We used both algorithms on recordings of varying quality. Some captured in rooms with no acoustic treatment, some zoom audio, and some well captured with only minor noise or reverb issues. Below, we've included some before and after examples of dxRevive in action. The Studio algorithm yields most noticeable results overall, doing a great job suppressing reverb with little to no artefacts, or changes to noise floor level. And, easily dealing with basic issues like hisses, hums and background noise, which were cleared up using the default settings. Even on more troublesome recordings, we were pleasantly surprised at how effective this tool is with minimal parameter adjustments. The worst case we used it on was captured over zoom, with a hiss throughout, in an extremely reverberant room, and a reasonable amount of background noise (A children's sports day nearby in this scenario). We tried the ‘full revive’ preset which has Mix set to 100% by default, and the results were incredible. The studio algorithm managed to resolve most issues, whilst restoring low end and other missing frequencies to a very satisfactory level. On more subtle cases where zoom compression is the culprit of sub par audio quality, we found that starting with either Phone Restore or Default settings and making changes to taste garnered best results.

Being designed for use on recordings captured with better gear, in better environments, the Retain character algorithm offers more subtle results. Used on content like this, it’s great at removing unwanted noise from recordings and making subtle changes to reverb levels and perceived quality. To really see what it was capable of, we tried it on the worst zoom recording, plagued with issues that we tackled with the Studio algorithm, and the results were impressive. You’ll still be able to tell it’s a zoom recording. But aside from the lack of heavy handed frequency restoration in this algorithm and some extreme background noise seeping through, we were left with usable audio.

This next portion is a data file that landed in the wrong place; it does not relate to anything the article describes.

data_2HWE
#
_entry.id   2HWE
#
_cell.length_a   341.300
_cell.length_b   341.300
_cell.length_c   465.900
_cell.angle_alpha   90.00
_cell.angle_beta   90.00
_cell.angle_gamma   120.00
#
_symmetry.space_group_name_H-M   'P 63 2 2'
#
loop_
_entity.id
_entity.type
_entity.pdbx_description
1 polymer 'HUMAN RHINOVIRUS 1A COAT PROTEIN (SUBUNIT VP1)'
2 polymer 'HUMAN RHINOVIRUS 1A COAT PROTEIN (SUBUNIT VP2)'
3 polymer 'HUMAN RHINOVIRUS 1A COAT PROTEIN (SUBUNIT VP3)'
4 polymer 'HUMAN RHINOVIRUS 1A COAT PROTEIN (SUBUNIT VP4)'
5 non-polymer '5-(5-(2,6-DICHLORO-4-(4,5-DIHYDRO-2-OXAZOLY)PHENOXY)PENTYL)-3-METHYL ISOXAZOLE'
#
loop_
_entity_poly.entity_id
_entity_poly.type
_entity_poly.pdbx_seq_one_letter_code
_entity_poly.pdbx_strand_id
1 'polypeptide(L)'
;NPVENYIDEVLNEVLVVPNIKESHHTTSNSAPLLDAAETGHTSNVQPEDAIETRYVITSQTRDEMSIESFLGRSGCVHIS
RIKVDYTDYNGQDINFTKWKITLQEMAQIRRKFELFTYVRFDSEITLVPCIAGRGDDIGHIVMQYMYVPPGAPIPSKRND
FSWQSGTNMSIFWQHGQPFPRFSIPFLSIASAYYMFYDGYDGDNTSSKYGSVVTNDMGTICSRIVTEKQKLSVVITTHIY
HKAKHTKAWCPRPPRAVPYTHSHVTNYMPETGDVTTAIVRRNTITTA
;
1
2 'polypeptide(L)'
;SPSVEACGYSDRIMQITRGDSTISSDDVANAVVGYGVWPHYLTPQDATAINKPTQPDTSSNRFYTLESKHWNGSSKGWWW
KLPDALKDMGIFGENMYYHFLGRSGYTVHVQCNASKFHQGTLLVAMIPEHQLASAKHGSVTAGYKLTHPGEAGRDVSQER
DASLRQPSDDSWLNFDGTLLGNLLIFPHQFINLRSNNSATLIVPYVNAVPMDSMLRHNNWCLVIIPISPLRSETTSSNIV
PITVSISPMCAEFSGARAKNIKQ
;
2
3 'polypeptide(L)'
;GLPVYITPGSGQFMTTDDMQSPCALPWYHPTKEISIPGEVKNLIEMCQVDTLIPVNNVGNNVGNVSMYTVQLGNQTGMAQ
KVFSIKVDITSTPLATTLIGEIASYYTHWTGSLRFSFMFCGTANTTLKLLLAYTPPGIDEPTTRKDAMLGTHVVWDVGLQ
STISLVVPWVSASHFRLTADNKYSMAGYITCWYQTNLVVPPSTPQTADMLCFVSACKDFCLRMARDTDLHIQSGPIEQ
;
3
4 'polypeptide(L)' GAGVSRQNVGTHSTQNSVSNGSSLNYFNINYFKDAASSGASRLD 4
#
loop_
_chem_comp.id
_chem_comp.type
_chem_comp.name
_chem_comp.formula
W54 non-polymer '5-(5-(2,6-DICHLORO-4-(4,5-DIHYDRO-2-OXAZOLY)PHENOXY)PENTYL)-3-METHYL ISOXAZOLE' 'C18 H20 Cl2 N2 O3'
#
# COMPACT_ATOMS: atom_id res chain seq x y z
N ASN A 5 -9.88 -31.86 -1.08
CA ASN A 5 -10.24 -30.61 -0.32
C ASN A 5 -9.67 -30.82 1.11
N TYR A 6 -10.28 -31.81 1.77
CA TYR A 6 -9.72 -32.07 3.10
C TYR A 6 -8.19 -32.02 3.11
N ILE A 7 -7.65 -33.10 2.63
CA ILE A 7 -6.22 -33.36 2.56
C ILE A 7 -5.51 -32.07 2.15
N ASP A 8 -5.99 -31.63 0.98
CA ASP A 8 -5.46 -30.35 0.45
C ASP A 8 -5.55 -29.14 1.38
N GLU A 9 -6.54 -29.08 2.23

We would use this plug-in to enhance our Dialogue, or Podcast editing workflows.

The Bottom Line

There are more commercial offerings available today for audio restoration and noise reduction software than ever before. However, keep in mind that owning more than one plug-in designed for particular tasks is often good practice. Accentize’ choice to primarily focus on the audio restoration quality dxRevive offers, as opposed to noise reduction, sets it apart from other products aiming to enhance speech related workflows. An easy to use interface combined with the well designed and implemented algorithms make this a great tool to have in your arsenal.

Looking to the future, it would be great to see more presets or extra parameters giving users more control over specific use cases. I.e Reverb elimination, absent frequency restoration, elimination of Codec artefacts. Whilst the U.I could benefit from a minor change of colour to differentiate the Output Signal Line from other elements which all share the same colour within the bottom half of the window. dxRevive and dxRevive Pro are available as VST3, Audio Units or AAX plug-in on both PC and Mac.

For more from Accentize and the purchase information for dxRevive, follow these links: